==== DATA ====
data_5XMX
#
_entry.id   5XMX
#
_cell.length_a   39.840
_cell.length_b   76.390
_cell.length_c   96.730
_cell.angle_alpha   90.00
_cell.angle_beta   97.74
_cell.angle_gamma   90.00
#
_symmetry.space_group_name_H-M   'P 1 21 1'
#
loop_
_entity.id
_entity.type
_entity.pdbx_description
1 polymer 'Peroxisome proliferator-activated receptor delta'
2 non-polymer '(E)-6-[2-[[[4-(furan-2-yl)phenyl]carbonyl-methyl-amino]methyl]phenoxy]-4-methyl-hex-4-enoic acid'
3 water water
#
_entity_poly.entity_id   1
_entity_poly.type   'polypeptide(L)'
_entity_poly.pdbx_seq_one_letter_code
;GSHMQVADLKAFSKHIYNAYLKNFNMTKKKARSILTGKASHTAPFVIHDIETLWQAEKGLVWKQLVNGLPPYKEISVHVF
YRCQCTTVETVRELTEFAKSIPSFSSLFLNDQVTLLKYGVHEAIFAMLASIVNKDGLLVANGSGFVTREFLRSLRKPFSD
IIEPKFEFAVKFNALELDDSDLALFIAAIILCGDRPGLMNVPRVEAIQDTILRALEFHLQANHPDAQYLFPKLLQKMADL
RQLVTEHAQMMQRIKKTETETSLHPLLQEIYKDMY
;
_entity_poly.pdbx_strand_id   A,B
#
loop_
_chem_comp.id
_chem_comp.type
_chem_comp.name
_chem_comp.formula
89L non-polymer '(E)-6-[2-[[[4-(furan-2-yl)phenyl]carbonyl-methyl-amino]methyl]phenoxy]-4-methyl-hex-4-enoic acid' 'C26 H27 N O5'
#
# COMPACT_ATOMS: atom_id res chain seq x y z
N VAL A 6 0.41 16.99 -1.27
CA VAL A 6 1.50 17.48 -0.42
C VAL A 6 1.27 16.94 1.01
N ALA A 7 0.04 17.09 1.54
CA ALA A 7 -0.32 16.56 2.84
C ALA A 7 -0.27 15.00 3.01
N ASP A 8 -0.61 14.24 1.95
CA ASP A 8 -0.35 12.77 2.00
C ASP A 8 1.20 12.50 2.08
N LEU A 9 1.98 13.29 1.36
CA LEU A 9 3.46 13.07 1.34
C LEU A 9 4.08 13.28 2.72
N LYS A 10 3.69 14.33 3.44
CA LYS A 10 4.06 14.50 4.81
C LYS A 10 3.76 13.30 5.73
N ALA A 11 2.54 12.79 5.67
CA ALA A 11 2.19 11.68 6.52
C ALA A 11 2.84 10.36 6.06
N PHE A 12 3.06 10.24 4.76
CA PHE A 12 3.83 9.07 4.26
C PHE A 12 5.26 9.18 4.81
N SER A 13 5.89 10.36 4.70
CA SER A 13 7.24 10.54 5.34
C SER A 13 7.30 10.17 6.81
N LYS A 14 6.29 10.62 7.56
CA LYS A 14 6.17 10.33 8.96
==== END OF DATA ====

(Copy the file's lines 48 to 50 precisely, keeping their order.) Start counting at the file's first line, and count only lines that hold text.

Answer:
C ASP A 8 1.20 12.50 2.08
N LEU A 9 1.98 13.29 1.36
CA LEU A 9 3.46 13.07 1.34